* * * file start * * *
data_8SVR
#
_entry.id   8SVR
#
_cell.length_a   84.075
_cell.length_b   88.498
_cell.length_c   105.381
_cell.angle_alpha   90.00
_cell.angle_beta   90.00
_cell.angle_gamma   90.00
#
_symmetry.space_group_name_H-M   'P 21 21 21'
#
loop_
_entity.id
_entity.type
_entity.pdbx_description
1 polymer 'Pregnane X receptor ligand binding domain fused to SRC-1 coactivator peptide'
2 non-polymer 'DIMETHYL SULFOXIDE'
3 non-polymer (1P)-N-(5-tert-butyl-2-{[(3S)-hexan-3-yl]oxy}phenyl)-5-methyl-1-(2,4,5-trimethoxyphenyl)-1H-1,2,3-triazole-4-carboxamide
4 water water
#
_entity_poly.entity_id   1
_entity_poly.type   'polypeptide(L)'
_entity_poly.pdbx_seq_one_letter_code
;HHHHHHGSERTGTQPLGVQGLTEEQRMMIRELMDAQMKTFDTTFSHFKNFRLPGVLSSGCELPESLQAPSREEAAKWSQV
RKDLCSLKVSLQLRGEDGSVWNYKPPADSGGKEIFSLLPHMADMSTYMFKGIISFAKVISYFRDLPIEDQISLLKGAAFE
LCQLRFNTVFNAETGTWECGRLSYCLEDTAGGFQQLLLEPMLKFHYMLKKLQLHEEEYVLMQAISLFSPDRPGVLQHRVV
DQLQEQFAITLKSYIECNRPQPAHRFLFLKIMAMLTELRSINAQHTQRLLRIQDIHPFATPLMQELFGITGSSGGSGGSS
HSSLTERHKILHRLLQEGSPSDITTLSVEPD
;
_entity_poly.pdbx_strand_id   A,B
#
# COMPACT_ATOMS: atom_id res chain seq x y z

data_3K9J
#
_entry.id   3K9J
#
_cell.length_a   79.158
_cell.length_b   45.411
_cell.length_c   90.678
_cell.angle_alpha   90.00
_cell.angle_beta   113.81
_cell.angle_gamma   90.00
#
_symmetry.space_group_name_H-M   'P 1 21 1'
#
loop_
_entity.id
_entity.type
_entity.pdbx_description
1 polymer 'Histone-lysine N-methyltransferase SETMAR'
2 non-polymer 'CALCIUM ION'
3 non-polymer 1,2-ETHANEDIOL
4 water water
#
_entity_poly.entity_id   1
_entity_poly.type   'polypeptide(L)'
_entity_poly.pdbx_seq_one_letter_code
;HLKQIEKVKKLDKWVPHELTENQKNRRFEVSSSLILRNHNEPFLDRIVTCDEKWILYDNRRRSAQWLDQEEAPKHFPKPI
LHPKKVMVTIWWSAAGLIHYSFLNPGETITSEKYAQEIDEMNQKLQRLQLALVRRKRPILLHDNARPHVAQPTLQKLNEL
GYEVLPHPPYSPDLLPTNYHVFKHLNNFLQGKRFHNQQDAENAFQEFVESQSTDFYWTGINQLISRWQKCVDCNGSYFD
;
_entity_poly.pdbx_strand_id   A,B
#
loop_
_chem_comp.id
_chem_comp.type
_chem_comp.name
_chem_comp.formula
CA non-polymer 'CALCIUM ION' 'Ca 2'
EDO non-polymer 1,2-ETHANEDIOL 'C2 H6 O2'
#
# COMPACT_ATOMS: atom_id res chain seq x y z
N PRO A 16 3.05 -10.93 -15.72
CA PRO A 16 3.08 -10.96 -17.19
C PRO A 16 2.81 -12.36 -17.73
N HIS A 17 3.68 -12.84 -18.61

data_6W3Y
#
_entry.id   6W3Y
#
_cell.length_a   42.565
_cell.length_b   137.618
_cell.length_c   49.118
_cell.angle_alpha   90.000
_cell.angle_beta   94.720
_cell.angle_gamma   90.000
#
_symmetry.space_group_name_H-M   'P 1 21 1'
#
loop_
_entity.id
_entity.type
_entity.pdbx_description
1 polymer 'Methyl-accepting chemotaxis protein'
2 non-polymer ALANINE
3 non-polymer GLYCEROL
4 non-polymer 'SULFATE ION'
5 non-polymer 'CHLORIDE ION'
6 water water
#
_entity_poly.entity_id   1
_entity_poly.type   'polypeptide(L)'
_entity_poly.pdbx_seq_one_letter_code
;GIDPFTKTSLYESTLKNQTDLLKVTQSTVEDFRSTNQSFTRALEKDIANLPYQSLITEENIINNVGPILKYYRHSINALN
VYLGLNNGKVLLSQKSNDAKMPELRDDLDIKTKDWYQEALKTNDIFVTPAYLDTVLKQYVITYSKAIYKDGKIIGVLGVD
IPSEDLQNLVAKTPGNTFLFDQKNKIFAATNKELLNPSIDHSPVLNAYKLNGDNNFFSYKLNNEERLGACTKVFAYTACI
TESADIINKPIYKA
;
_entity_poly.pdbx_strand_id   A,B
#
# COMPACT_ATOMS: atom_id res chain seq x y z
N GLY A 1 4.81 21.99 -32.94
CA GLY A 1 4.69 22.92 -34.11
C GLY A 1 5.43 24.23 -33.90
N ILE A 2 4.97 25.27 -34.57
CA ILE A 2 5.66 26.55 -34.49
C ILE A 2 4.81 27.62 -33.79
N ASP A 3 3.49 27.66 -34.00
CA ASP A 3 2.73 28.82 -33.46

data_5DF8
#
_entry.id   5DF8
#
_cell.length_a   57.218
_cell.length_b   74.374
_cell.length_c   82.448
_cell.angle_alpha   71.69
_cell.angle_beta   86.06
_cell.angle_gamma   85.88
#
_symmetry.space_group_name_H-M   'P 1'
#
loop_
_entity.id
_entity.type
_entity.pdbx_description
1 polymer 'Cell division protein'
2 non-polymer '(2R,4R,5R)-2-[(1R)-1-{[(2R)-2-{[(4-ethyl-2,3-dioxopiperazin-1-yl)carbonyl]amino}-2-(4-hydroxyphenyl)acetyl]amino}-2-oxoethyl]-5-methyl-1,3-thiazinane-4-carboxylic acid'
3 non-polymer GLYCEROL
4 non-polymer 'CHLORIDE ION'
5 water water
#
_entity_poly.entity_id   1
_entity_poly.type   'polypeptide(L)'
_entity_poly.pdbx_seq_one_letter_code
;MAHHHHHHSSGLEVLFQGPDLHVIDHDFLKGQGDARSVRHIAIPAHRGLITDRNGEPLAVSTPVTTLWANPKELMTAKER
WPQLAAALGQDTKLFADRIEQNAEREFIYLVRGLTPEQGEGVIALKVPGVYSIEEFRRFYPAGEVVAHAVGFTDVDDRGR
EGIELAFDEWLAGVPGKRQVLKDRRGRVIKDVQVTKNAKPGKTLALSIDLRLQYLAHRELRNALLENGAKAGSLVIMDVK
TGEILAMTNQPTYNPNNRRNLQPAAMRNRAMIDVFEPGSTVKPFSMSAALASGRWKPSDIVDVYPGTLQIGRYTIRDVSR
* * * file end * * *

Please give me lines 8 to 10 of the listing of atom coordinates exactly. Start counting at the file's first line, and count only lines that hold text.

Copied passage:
_cell.angle_alpha   90.00
_cell.angle_beta   90.00
_cell.angle_gamma   90.00